Saturday, July 31, 2004

Ashcroft on the Prowl
Artists and Nuns, Look Out!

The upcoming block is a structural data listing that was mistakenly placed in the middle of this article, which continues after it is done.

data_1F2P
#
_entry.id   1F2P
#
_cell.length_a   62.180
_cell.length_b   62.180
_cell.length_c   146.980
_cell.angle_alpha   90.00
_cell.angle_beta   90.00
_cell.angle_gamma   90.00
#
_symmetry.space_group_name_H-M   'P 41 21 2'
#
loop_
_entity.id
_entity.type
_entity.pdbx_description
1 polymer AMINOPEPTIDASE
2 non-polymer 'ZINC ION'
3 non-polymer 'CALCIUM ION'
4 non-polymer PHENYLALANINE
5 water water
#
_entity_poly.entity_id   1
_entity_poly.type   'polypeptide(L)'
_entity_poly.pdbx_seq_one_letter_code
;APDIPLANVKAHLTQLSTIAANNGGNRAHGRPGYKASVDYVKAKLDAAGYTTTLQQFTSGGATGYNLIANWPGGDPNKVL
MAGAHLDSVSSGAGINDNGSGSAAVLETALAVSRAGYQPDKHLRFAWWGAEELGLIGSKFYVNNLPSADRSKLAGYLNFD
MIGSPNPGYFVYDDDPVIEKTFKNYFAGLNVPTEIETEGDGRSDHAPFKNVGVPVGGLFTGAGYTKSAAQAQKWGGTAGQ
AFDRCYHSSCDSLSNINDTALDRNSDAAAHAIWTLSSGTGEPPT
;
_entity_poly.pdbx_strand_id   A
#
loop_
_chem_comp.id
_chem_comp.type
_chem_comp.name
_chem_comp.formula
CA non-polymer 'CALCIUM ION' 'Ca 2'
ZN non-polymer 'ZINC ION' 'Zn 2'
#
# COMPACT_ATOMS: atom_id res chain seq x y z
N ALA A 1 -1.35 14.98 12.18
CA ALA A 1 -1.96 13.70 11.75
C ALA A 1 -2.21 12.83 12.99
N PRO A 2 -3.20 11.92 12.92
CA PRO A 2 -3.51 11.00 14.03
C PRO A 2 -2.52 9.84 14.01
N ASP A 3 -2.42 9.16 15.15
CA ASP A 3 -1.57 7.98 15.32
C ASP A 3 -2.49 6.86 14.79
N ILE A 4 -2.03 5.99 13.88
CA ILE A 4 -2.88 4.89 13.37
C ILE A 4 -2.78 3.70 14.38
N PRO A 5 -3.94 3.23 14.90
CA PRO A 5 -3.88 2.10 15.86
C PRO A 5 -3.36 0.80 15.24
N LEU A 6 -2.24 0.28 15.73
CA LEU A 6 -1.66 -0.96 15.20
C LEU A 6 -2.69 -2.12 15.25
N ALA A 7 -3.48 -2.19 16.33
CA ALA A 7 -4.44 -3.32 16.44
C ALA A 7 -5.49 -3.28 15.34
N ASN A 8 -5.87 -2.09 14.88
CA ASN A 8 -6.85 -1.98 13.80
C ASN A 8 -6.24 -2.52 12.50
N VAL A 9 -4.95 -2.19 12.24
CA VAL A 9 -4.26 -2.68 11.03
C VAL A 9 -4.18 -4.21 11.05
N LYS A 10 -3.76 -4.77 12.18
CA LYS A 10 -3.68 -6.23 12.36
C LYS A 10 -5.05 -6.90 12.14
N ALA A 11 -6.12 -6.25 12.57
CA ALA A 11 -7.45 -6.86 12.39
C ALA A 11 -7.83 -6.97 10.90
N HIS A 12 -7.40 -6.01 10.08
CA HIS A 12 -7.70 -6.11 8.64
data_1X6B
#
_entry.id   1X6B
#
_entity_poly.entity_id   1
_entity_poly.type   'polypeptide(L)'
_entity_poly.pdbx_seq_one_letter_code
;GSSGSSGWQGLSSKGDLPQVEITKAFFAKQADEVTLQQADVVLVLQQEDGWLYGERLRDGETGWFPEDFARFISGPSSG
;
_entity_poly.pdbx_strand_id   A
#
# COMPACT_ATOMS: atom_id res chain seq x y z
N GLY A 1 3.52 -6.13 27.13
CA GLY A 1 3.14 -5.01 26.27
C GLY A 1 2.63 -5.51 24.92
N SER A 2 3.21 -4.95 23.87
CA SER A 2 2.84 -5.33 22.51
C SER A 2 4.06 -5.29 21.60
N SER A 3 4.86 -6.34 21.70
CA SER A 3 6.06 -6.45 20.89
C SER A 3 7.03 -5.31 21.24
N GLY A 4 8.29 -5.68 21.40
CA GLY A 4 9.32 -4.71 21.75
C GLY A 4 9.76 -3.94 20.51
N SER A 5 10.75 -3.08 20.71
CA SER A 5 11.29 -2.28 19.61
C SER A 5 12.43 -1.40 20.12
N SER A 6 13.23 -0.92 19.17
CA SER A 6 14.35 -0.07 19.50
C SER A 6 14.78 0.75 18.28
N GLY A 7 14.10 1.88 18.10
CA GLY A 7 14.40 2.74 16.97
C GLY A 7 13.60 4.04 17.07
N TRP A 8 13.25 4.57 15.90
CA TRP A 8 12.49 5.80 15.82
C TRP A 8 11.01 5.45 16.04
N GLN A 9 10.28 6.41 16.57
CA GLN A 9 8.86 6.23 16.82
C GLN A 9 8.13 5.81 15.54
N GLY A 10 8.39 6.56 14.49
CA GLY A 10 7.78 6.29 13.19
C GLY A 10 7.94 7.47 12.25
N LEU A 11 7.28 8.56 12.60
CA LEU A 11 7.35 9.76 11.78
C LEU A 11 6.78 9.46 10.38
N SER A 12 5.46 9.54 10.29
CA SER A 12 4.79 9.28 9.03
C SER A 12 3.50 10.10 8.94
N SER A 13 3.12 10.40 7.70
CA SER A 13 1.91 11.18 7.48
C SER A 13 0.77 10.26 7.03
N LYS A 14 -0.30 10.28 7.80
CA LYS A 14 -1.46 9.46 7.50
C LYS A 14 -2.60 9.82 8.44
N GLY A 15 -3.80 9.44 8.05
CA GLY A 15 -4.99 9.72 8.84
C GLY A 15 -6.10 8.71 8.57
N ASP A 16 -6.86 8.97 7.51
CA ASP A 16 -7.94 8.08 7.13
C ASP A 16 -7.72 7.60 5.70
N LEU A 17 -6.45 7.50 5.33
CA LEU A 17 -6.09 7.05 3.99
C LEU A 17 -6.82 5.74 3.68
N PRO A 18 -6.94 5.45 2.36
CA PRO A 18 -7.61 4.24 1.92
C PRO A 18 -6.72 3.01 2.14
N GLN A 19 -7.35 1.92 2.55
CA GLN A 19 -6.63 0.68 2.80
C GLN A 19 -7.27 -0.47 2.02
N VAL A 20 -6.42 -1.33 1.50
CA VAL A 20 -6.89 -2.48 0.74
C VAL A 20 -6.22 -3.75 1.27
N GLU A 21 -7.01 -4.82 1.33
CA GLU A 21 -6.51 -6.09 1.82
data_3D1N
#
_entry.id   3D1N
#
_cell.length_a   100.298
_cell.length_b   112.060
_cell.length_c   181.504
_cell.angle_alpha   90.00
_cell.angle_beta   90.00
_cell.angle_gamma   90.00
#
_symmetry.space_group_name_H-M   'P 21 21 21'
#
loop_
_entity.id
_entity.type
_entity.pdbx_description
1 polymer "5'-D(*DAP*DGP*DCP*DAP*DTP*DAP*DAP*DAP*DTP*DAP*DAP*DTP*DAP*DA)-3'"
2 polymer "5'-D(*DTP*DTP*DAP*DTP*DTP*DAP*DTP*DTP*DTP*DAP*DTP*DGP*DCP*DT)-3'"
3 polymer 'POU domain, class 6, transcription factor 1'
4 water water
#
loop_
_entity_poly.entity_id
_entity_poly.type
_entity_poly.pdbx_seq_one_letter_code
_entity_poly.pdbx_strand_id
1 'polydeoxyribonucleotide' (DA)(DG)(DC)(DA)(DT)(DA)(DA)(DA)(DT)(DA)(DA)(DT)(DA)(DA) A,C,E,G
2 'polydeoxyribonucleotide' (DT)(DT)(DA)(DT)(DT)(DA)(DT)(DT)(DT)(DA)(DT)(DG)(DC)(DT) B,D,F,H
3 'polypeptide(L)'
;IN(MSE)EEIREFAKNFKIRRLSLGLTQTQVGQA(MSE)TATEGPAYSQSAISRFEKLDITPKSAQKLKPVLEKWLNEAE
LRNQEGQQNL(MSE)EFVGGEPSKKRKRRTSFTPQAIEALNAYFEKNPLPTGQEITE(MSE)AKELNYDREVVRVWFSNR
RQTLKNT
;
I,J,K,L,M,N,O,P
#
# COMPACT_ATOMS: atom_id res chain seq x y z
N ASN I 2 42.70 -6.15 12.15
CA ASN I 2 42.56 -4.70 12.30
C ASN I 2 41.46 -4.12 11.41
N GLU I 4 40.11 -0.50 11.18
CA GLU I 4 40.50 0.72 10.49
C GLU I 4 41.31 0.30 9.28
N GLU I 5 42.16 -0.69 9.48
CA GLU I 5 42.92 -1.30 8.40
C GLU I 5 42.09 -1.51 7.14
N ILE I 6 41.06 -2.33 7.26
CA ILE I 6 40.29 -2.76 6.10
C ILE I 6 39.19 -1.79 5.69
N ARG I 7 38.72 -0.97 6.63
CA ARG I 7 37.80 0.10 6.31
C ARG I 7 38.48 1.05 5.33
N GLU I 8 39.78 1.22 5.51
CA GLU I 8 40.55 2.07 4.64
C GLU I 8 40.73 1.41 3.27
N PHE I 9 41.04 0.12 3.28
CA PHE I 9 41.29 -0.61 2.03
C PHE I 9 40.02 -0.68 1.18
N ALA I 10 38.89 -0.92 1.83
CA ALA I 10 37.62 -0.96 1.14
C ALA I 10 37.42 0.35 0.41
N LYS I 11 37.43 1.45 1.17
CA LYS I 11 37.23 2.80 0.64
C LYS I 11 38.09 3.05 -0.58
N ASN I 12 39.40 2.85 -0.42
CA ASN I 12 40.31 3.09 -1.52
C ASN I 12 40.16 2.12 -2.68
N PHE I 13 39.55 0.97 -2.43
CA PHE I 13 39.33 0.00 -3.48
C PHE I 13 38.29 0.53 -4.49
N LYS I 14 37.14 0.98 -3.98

I ran across an article that makes John Ashcroft look bad. It caught my attention, because it referred to a case I had read about earlier in the journal, Nature. The Nature article was in the 17 June 2004 issue: Bacteria raid may lead to trial for artist tackling biodefence Nature 429, 690 (2004) doi:10.1038/429690b Geoff Brumfiel, Washington - An artist who uses live organisms and laboratory equipment in his performances is being scrutinized by federal officials who suspect he has broken bioweapons laws. Federal prosecutors are deciding whether to file charges against Steven Kurtz, an art professor at the State University of New York at Buffalo, for possessing strains of bacteria, laboratory equipment, and several books on biowarfare. But Kurtz's friends and supporters say that the materials are part of his group's performance pieces. Since 1987, 46-year-old Kurtz has been part of a Buffalo-based performance group, the Critical Art Ensemble, whose work offers political commentary on scientific topics. They often incorporate laboratory techniques into their shows, according to Nato Thompson, a curator at the Massachusetts Museum of Contemporary Art in Boston who has seen the group's work. "The lab experiment is the performance," he says. The news article I saw today is from the Utah Daily Herald: Ashcroft targets protesters to pad antiterror record The Daily Herald Thursday, July 29, 2004 - 12:00 AM Jonathan Turley Attorney General John Ashcroft recently went to Congress to herald another record year of fighting terrorism, showcasing numbers showing 310 defendants charged as evidence that "the Patriot Act is al-Qaida's worst nightmare." Few would argue about the nightmare part, but it is hard to see al-Qaida losing much sleep: To a large degree, Ashcroft has used antiterrorism laws against citizens with no ties to al-Qaida or even terrorism. With many in Congress opposed to renewing parts of the USA Patriot Act, the 29-page report by Ashcroft attempts to show "a mountain of evidence that the Patriot Act continues to save lives," but it omits critical facts that seriously undermine that claim. In fact, the report is part of an annual effort by Ashcroft to prod local prosecutors to bolster their terrorism numbers -- often by using terrorism laws against conventional criminals and a curious hodgepodge of nuns, protesters and artists. [...] (Jonathan Turley is the Shapiro professor of public interest law at George Washington University Law School) The Daily Herald article goes on to cite many specific examples of the questionable practices of Mr. Ashcroft. Although it is not possible to know what the motivation is for sure, the examples certainly give the impression that the DOJ is trying to inflate its record of fighting terrorism-related cases. they give an example of three nuns who got on top of a nuclear missile silo, then got arrested and labeled "national security threats." Quite a nasty outcome, for people who merely were expressing their pro-life philosophy. Dr. Turley does miss one point. Remember Dr. Kurtz, the art professor who was arrested for having bacteria, etc. ? He is not being prosecuted under antiterrorism laws, although that was the intent originally. Again, from the Nature article: The US attorney's office in Buffalo declined to comment on the case, but a website that supports Kurtz's group says the case is being pursued under the Biological Weapons Anti-Terrorism Act of 1989. The act was amended under the USA Patriot Act of 2001 to allow the prosecution of "whoever knowingly possesses any biological agent, toxin, or delivery system". The bacteria were identified as Serratia marcescens, Bacillus globigii, and a nonpathogenic strain of Escherichia coli. Of course, anybody who has a functioning intestine has ready access to E. coli; S. marcescens can be gotten over the Internet, from companies that supply material to high school biology labs; and B. globigii is so harmless that it is spread freely in the environment during experiments to test bacterial detection systems. It is used in such experiments precisely because it is harmless. True, they all are "biological agents," but it would appear that Dr. Kurtz deliberately used bacteria that are quite safe. That would make it hard to infer malicious intent. As an aside, S. marcescens sometimes grows on Catholic communion wafers when stored in a damp place. It is bright red. Once, this was thought to be a miraculous recreation of the blood of Jesus Christ. Back to the point: what did happen to Dr. Kurtz? He still faces criminal charges, but the charges have been changed to mail fraud. He faces up to $250,000 in fines, and up to 20 years in prison. Apparently, the B. globigii was obtained from a supply company that sells only to legitimate laboratories. Dr. Kurtz, being an art professor, could not order it directly. So he had someone else order it for him. This all seems rather pointless. You would think that, once it was clear that there was no criminal intent, and no threat to public safety, the DOJ would spend their time going after real criminals. What would cause them to pursue Dr. Kurtz so avidly, on such flimsy grounds? Could the fact that his artistic performances are "political commentary," a protest against the government, have anything to do with it??? The nuns were protesting against the government, and now they are being called terrorists.

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